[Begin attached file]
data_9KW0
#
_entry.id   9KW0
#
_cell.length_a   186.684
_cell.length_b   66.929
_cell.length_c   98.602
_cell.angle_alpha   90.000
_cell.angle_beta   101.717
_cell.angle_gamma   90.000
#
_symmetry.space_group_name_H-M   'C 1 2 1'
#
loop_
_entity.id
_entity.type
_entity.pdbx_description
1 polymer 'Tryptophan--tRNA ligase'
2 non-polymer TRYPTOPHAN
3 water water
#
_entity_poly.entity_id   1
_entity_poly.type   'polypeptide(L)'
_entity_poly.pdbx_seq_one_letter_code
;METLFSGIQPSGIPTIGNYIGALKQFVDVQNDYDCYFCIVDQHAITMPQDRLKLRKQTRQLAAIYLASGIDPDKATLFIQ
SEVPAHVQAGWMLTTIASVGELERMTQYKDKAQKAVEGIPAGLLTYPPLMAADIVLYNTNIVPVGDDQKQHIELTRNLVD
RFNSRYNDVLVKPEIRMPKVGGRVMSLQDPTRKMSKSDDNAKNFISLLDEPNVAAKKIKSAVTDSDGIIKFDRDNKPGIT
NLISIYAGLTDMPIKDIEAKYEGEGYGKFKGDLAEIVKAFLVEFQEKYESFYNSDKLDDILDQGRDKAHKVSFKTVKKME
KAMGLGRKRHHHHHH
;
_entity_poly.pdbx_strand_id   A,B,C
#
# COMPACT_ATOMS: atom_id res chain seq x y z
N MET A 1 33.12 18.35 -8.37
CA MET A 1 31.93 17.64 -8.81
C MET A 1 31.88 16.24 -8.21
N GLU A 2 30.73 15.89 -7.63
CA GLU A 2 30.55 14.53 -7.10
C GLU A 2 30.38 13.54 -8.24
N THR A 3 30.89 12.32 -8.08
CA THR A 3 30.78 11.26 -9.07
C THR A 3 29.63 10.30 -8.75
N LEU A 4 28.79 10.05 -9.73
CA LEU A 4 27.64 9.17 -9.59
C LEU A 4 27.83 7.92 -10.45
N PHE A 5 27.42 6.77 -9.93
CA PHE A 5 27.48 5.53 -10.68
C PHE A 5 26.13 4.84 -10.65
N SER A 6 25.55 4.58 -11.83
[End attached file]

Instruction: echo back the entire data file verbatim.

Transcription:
data_9KW0
#
_entry.id   9KW0
#
_cell.length_a   186.684
_cell.length_b   66.929
_cell.length_c   98.602
_cell.angle_alpha   90.000
_cell.angle_beta   101.717
_cell.angle_gamma   90.000
#
_symmetry.space_group_name_H-M   'C 1 2 1'
#
loop_
_entity.id
_entity.type
_entity.pdbx_description
1 polymer 'Tryptophan--tRNA ligase'
2 non-polymer TRYPTOPHAN
3 water water
#
_entity_poly.entity_id   1
_entity_poly.type   'polypeptide(L)'
_entity_poly.pdbx_seq_one_letter_code
;METLFSGIQPSGIPTIGNYIGALKQFVDVQNDYDCYFCIVDQHAITMPQDRLKLRKQTRQLAAIYLASGIDPDKATLFIQ
SEVPAHVQAGWMLTTIASVGELERMTQYKDKAQKAVEGIPAGLLTYPPLMAADIVLYNTNIVPVGDDQKQHIELTRNLVD
RFNSRYNDVLVKPEIRMPKVGGRVMSLQDPTRKMSKSDDNAKNFISLLDEPNVAAKKIKSAVTDSDGIIKFDRDNKPGIT
NLISIYAGLTDMPIKDIEAKYEGEGYGKFKGDLAEIVKAFLVEFQEKYESFYNSDKLDDILDQGRDKAHKVSFKTVKKME
KAMGLGRKRHHHHHH
;
_entity_poly.pdbx_strand_id   A,B,C
#
# COMPACT_ATOMS: atom_id res chain seq x y z
N MET A 1 33.12 18.35 -8.37
CA MET A 1 31.93 17.64 -8.81
C MET A 1 31.88 16.24 -8.21
N GLU A 2 30.73 15.89 -7.63
CA GLU A 2 30.55 14.53 -7.10
C GLU A 2 30.38 13.54 -8.24
N THR A 3 30.89 12.32 -8.08
CA THR A 3 30.78 11.26 -9.07
C THR A 3 29.63 10.30 -8.75
N LEU A 4 28.79 10.05 -9.73
CA LEU A 4 27.64 9.17 -9.59
C LEU A 4 27.83 7.92 -10.45
N PHE A 5 27.42 6.77 -9.93
CA PHE A 5 27.48 5.53 -10.68
C PHE A 5 26.13 4.84 -10.65
N SER A 6 25.55 4.58 -11.83